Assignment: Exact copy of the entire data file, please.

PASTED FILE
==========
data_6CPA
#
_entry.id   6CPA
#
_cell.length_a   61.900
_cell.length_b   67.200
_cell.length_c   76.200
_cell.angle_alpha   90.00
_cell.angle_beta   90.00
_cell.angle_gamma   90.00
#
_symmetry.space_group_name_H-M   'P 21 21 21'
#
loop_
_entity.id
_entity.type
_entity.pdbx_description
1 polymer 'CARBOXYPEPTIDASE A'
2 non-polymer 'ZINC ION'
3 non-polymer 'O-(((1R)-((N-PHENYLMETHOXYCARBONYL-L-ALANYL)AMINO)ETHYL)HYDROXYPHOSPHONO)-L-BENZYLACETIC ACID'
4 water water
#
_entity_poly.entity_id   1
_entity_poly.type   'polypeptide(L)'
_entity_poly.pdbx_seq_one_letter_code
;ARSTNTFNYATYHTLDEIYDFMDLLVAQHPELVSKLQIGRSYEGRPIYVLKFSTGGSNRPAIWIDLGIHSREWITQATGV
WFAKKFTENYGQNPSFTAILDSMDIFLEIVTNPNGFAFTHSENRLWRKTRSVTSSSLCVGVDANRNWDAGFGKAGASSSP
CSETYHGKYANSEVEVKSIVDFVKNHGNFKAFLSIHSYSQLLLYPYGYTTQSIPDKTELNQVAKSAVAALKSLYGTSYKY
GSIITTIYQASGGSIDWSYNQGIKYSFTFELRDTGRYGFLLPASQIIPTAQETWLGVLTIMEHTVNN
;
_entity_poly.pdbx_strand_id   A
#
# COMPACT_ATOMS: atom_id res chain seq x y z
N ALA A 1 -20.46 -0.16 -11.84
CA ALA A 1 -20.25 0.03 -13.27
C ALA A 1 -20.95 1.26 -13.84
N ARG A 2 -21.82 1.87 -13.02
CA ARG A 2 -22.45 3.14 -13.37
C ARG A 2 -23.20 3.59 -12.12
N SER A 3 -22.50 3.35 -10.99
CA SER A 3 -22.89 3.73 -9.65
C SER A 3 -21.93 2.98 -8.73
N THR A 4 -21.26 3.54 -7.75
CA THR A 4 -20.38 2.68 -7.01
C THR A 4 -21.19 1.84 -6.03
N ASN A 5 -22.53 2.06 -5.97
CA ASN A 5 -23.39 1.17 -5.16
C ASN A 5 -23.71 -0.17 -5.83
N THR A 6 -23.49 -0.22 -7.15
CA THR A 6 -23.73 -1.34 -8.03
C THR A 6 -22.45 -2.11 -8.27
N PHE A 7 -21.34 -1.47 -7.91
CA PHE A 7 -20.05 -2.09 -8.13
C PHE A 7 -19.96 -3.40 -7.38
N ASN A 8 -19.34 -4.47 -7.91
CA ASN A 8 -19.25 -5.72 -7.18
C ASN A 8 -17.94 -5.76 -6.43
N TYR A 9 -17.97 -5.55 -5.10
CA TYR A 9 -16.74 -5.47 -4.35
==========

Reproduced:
data_6CPA
#
_entry.id   6CPA
#
_cell.length_a   61.900
_cell.length_b   67.200
_cell.length_c   76.200
_cell.angle_alpha   90.00
_cell.angle_beta   90.00
_cell.angle_gamma   90.00
#
_symmetry.space_group_name_H-M   'P 21 21 21'
#
loop_
_entity.id
_entity.type
_entity.pdbx_description
1 polymer 'CARBOXYPEPTIDASE A'
2 non-polymer 'ZINC ION'
3 non-polymer 'O-(((1R)-((N-PHENYLMETHOXYCARBONYL-L-ALANYL)AMINO)ETHYL)HYDROXYPHOSPHONO)-L-BENZYLACETIC ACID'
4 water water
#
_entity_poly.entity_id   1
_entity_poly.type   'polypeptide(L)'
_entity_poly.pdbx_seq_one_letter_code
;ARSTNTFNYATYHTLDEIYDFMDLLVAQHPELVSKLQIGRSYEGRPIYVLKFSTGGSNRPAIWIDLGIHSREWITQATGV
WFAKKFTENYGQNPSFTAILDSMDIFLEIVTNPNGFAFTHSENRLWRKTRSVTSSSLCVGVDANRNWDAGFGKAGASSSP
CSETYHGKYANSEVEVKSIVDFVKNHGNFKAFLSIHSYSQLLLYPYGYTTQSIPDKTELNQVAKSAVAALKSLYGTSYKY
GSIITTIYQASGGSIDWSYNQGIKYSFTFELRDTGRYGFLLPASQIIPTAQETWLGVLTIMEHTVNN
;
_entity_poly.pdbx_strand_id   A
#
# COMPACT_ATOMS: atom_id res chain seq x y z
N ALA A 1 -20.46 -0.16 -11.84
CA ALA A 1 -20.25 0.03 -13.27
C ALA A 1 -20.95 1.26 -13.84
N ARG A 2 -21.82 1.87 -13.02
CA ARG A 2 -22.45 3.14 -13.37
C ARG A 2 -23.20 3.59 -12.12
N SER A 3 -22.50 3.35 -10.99
CA SER A 3 -22.89 3.73 -9.65
C SER A 3 -21.93 2.98 -8.73
N THR A 4 -21.26 3.54 -7.75
CA THR A 4 -20.38 2.68 -7.01
C THR A 4 -21.19 1.84 -6.03
N ASN A 5 -22.53 2.06 -5.97
CA ASN A 5 -23.39 1.17 -5.16
C ASN A 5 -23.71 -0.17 -5.83
N THR A 6 -23.49 -0.22 -7.15
CA THR A 6 -23.73 -1.34 -8.03
C THR A 6 -22.45 -2.11 -8.27
N PHE A 7 -21.34 -1.47 -7.91
CA PHE A 7 -20.05 -2.09 -8.13
C PHE A 7 -19.96 -3.40 -7.38
N ASN A 8 -19.34 -4.47 -7.91
CA ASN A 8 -19.25 -5.72 -7.18
C ASN A 8 -17.94 -5.76 -6.43
N TYR A 9 -17.97 -5.55 -5.10
CA TYR A 9 -16.74 -5.47 -4.35